Katie LaPotin, Red Alert Politics, December 4, 2013
Even Millennials aren’t eagerly anticipating the January 1 start date for Obamacare, with a whopping 57 percent of them disapproving of the groundbreaking healthcare law according to a new study released by the Harvard Institute for Politics Wednesday.
Moreover, it doesn’t matter to them whether the law is referred to as the “Affordable Care Act” or the more common “Obamacare,” as young adults equally disapprove of the law either way.
The poll, which is part of a 13-year study on the attitudes of young adults in the United States, determined that Millennials are also extremely worried about the level of coverage they’ll receive and the costs of that coverage come the new year. Four in ten young adults see their quality of healthcare getting worse, compared to just 18 percent of young adults who think the quality of healthcare they will receive in 2014 will be better than it is now. In addition, half of all survey respondents see their health insurance costs rising in the new year thanks to the new law – which is arguably the last thing many want to hear as they struggle to pay for other bills like rent and car insurance.
“We found that Millennials are unlikely to buy something, invest in something, to vote for something from people and from things they don’t necessarily trust and that’s a serious concern today,” Harvard Institute of Politics Polling Director John Della Volpe said in a conference call for reporters Wednesday.
It doesn’t look like many Millennials who currently lack insurance are likely to sign up for coverage from the healthcare exchanges, either. Just 13 percent of survey respondents without health insurance (22 percent of the total sample) will definitely enroll in the program, while only an additional 16 percent reported that they will probably sign up.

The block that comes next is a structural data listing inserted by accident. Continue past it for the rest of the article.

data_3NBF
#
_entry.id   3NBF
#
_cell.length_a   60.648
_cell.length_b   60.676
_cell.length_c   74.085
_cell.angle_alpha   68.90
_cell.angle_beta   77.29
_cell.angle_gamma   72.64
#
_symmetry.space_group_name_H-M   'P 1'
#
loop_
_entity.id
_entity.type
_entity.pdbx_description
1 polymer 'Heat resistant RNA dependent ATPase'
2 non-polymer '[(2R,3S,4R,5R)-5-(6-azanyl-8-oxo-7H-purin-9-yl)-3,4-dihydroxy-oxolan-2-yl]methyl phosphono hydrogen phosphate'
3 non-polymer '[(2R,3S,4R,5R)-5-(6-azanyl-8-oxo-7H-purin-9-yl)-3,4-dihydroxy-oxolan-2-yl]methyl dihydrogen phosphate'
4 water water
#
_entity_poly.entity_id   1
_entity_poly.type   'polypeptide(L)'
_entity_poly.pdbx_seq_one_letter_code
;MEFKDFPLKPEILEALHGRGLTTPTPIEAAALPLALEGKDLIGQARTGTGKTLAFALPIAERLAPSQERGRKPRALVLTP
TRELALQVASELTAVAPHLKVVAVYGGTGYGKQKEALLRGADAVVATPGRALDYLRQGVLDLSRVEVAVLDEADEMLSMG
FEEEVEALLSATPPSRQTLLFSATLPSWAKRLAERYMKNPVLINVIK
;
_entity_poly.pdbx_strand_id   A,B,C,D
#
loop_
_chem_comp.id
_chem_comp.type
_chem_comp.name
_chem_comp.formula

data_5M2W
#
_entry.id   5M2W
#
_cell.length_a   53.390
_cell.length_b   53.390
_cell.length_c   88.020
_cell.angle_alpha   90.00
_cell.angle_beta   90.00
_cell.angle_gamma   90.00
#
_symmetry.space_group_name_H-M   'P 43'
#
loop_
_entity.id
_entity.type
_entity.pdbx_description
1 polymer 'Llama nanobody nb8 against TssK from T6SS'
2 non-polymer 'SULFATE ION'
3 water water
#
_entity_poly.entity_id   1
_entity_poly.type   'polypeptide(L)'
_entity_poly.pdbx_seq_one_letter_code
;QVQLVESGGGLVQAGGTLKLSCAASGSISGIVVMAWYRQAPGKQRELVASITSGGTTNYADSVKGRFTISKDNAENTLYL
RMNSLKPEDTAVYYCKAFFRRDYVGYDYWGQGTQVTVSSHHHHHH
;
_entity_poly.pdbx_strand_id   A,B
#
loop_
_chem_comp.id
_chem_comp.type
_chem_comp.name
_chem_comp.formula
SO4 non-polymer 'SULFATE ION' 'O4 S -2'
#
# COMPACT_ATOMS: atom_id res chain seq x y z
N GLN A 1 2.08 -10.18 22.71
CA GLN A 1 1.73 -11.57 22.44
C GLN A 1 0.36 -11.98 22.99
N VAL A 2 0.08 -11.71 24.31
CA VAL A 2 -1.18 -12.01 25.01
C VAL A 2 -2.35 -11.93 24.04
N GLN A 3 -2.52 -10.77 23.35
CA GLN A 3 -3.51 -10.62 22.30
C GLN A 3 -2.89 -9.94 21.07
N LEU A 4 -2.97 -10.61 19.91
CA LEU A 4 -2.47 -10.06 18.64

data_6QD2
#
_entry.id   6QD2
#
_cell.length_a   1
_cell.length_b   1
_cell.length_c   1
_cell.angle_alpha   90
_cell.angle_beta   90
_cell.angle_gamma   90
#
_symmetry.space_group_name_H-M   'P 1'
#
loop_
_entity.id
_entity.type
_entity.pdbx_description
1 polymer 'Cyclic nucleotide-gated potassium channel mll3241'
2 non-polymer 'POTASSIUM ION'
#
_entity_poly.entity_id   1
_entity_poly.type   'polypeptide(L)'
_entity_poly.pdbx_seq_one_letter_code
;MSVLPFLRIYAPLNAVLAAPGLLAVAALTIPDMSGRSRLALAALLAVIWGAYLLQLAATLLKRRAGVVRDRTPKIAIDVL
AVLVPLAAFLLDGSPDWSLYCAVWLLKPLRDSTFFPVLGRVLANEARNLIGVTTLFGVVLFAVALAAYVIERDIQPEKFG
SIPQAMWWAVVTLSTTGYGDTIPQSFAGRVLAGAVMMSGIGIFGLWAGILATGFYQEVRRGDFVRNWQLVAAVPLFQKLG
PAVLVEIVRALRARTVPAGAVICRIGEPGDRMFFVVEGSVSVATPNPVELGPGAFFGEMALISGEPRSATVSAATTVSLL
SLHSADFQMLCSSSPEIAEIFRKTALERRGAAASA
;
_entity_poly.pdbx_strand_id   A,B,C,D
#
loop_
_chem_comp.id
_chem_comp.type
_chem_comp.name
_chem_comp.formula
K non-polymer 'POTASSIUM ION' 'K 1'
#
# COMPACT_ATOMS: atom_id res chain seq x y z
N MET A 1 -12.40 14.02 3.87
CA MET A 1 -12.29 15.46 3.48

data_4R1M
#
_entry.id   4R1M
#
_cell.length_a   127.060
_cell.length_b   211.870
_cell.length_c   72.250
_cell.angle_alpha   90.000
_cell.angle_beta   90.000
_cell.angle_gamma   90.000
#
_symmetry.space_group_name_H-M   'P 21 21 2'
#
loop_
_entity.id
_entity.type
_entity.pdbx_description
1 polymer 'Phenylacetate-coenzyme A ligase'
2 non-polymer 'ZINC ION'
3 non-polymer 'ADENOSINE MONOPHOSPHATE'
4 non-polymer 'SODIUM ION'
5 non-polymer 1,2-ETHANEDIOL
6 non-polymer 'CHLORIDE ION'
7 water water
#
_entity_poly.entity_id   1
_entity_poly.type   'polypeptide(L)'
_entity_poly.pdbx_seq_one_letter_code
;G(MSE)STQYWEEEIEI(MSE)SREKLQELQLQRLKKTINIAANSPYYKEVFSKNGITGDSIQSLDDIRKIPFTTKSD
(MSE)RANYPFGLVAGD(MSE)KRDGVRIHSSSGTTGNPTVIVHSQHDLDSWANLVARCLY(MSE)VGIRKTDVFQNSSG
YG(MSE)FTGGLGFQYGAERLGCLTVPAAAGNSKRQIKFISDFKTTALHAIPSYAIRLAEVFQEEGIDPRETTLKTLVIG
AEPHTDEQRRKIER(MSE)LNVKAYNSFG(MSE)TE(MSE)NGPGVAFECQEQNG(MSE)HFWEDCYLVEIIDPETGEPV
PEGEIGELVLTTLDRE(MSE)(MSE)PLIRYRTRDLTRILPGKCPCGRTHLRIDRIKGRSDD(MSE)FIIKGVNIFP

Della Volpe believes it has something to do with both the negative coverage the law’s received in the media over the past few months and the fact that Millennials don’t like hearing that the solvency of the Affordable Care Act is dependent on how many young Americans sign up for coverage.
“There’s been a lot of stories in the media about how we need more young people to sign up because we need them … to sign up to subsidize the people who maybe aren’t in as good of health,” he told reporters. “It could be that young folks are paying attention to these stories and that’s where they’re drawing some of their conclusions about whether the Affordable Care Act is in their best interest.”
And Republicans have counted on young people opting out of the law for that reason to help turn the demographic against the president and his signature legislative policy in the hopes of winning big in 2014.
“Obama has increased Millennials insurance premiums and lied to them about keeping their coverage. Young Americans aren’t daft, they know a bad deal when they see one,” Raffi Williams, a spokesman for the Republican National Committee, told Red Alert Politics in an email.
Other key findings from the study include the facts that Millennials are no longer in love with the presidentthe way they were in 2008, that they’re extremely worried about their future and disillusioned with the American political system and that they’re becoming increasingly independent in their political beliefs.
The Harvard University Institute of Politics conducted a study of 2,089 adults in both English and Spanish between the ages of 18-29 years old from October 30-November 11, 2013. The margin of error for the study is +/- 2.1 percent at a 95 percent margin of error.